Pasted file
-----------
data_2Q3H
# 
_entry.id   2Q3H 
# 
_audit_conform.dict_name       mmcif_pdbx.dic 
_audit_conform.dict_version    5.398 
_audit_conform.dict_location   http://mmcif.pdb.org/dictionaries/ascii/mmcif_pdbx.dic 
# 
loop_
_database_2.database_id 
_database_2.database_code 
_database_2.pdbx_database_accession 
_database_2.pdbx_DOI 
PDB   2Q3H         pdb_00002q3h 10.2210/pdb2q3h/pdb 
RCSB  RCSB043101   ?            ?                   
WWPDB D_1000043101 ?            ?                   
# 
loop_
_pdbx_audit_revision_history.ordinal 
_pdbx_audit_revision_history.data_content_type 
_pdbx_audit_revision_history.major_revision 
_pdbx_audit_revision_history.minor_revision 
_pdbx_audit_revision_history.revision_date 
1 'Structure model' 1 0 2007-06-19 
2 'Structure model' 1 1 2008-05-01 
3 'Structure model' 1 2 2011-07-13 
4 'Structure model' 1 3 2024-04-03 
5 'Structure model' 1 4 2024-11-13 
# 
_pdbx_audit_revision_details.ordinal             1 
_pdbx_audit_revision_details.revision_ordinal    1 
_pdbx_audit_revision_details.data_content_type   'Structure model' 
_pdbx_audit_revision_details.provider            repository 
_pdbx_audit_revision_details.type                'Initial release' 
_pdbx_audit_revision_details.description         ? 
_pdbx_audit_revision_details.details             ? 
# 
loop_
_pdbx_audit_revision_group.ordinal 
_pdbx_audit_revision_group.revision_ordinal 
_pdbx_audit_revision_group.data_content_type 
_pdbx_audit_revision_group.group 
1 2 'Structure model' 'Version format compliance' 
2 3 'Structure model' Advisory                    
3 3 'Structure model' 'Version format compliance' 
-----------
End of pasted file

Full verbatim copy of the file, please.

data_2Q3H
# 
_entry.id   2Q3H 
# 
_audit_conform.dict_name       mmcif_pdbx.dic 
_audit_conform.dict_version    5.398 
_audit_conform.dict_location   http://mmcif.pdb.org/dictionaries/ascii/mmcif_pdbx.dic 
# 
loop_
_database_2.database_id 
_database_2.database_code 
_database_2.pdbx_database_accession 
_database_2.pdbx_DOI 
PDB   2Q3H         pdb_00002q3h 10.2210/pdb2q3h/pdb 
RCSB  RCSB043101   ?            ?                   
WWPDB D_1000043101 ?            ?                   
# 
loop_
_pdbx_audit_revision_history.ordinal 
_pdbx_audit_revision_history.data_content_type 
_pdbx_audit_revision_history.major_revision 
_pdbx_audit_revision_history.minor_revision 
_pdbx_audit_revision_history.revision_date 
1 'Structure model' 1 0 2007-06-19 
2 'Structure model' 1 1 2008-05-01 
3 'Structure model' 1 2 2011-07-13 
4 'Structure model' 1 3 2024-04-03 
5 'Structure model' 1 4 2024-11-13 
# 
_pdbx_audit_revision_details.ordinal             1 
_pdbx_audit_revision_details.revision_ordinal    1 
_pdbx_audit_revision_details.data_content_type   'Structure model' 
_pdbx_audit_revision_details.provider            repository 
_pdbx_audit_revision_details.type                'Initial release' 
_pdbx_audit_revision_details.description         ? 
_pdbx_audit_revision_details.details             ? 
# 
loop_
_pdbx_audit_revision_group.ordinal 
_pdbx_audit_revision_group.revision_ordinal 
_pdbx_audit_revision_group.data_content_type 
_pdbx_audit_revision_group.group 
1 2 'Structure model' 'Version format compliance' 
2 3 'Structure model' Advisory                    
3 3 'Structure model' 'Version format compliance' 